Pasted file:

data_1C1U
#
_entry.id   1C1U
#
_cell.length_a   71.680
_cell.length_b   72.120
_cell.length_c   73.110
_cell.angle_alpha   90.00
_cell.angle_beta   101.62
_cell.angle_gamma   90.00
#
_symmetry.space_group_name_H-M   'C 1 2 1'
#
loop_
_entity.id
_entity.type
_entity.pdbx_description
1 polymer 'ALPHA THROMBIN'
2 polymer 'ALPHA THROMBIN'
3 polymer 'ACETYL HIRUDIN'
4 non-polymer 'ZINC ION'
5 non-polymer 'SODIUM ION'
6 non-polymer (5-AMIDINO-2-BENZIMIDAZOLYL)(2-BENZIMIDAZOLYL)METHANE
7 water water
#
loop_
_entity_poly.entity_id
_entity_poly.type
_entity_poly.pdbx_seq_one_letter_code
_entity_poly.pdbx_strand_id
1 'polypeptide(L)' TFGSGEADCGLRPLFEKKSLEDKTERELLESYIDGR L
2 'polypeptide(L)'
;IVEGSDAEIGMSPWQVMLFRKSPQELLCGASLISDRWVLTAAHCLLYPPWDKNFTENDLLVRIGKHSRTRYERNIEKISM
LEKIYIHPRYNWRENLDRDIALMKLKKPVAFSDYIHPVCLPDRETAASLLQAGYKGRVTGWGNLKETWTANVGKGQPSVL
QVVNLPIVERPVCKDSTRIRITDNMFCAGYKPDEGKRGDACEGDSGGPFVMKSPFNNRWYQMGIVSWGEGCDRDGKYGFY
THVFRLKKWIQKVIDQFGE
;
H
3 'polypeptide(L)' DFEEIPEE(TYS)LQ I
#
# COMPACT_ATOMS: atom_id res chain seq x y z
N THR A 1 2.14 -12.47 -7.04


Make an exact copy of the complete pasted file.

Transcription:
data_1C1U
#
_entry.id   1C1U
#
_cell.length_a   71.680
_cell.length_b   72.120
_cell.length_c   73.110
_cell.angle_alpha   90.00
_cell.angle_beta   101.62
_cell.angle_gamma   90.00
#
_symmetry.space_group_name_H-M   'C 1 2 1'
#
loop_
_entity.id
_entity.type
_entity.pdbx_description
1 polymer 'ALPHA THROMBIN'
2 polymer 'ALPHA THROMBIN'
3 polymer 'ACETYL HIRUDIN'
4 non-polymer 'ZINC ION'
5 non-polymer 'SODIUM ION'
6 non-polymer (5-AMIDINO-2-BENZIMIDAZOLYL)(2-BENZIMIDAZOLYL)METHANE
7 water water
#
loop_
_entity_poly.entity_id
_entity_poly.type
_entity_poly.pdbx_seq_one_letter_code
_entity_poly.pdbx_strand_id
1 'polypeptide(L)' TFGSGEADCGLRPLFEKKSLEDKTERELLESYIDGR L
2 'polypeptide(L)'
;IVEGSDAEIGMSPWQVMLFRKSPQELLCGASLISDRWVLTAAHCLLYPPWDKNFTENDLLVRIGKHSRTRYERNIEKISM
LEKIYIHPRYNWRENLDRDIALMKLKKPVAFSDYIHPVCLPDRETAASLLQAGYKGRVTGWGNLKETWTANVGKGQPSVL
QVVNLPIVERPVCKDSTRIRITDNMFCAGYKPDEGKRGDACEGDSGGPFVMKSPFNNRWYQMGIVSWGEGCDRDGKYGFY
THVFRLKKWIQKVIDQFGE
;
H
3 'polypeptide(L)' DFEEIPEE(TYS)LQ I
#
# COMPACT_ATOMS: atom_id res chain seq x y z
N THR A 1 2.14 -12.47 -7.04